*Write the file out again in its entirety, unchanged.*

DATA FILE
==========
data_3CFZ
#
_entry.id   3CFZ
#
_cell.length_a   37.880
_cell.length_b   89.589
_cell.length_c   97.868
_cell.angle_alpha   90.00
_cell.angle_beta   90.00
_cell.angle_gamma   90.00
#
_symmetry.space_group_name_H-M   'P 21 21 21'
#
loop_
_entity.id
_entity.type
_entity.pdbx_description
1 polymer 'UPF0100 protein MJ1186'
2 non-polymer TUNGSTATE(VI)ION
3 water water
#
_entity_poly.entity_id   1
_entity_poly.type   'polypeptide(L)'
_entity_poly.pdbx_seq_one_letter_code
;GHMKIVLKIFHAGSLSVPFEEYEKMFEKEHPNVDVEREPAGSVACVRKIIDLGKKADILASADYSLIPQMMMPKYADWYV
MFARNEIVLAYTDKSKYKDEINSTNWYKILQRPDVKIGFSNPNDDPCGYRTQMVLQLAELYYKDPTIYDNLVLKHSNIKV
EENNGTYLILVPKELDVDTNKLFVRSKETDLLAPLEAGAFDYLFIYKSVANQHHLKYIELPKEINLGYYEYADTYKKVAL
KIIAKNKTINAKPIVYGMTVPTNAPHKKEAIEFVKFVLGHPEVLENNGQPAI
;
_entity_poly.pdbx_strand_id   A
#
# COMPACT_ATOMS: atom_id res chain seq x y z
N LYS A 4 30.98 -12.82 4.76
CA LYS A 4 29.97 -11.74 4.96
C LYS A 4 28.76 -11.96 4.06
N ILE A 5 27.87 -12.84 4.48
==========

data_3CFZ
#
_entry.id   3CFZ
#
_cell.length_a   37.880
_cell.length_b   89.589
_cell.length_c   97.868
_cell.angle_alpha   90.00
_cell.angle_beta   90.00
_cell.angle_gamma   90.00
#
_symmetry.space_group_name_H-M   'P 21 21 21'
#
loop_
_entity.id
_entity.type
_entity.pdbx_description
1 polymer 'UPF0100 protein MJ1186'
2 non-polymer TUNGSTATE(VI)ION
3 water water
#
_entity_poly.entity_id   1
_entity_poly.type   'polypeptide(L)'
_entity_poly.pdbx_seq_one_letter_code
;GHMKIVLKIFHAGSLSVPFEEYEKMFEKEHPNVDVEREPAGSVACVRKIIDLGKKADILASADYSLIPQMMMPKYADWYV
MFARNEIVLAYTDKSKYKDEINSTNWYKILQRPDVKIGFSNPNDDPCGYRTQMVLQLAELYYKDPTIYDNLVLKHSNIKV
EENNGTYLILVPKELDVDTNKLFVRSKETDLLAPLEAGAFDYLFIYKSVANQHHLKYIELPKEINLGYYEYADTYKKVAL
KIIAKNKTINAKPIVYGMTVPTNAPHKKEAIEFVKFVLGHPEVLENNGQPAI
;
_entity_poly.pdbx_strand_id   A
#
# COMPACT_ATOMS: atom_id res chain seq x y z
N LYS A 4 30.98 -12.82 4.76
CA LYS A 4 29.97 -11.74 4.96
C LYS A 4 28.76 -11.96 4.06
N ILE A 5 27.87 -12.84 4.48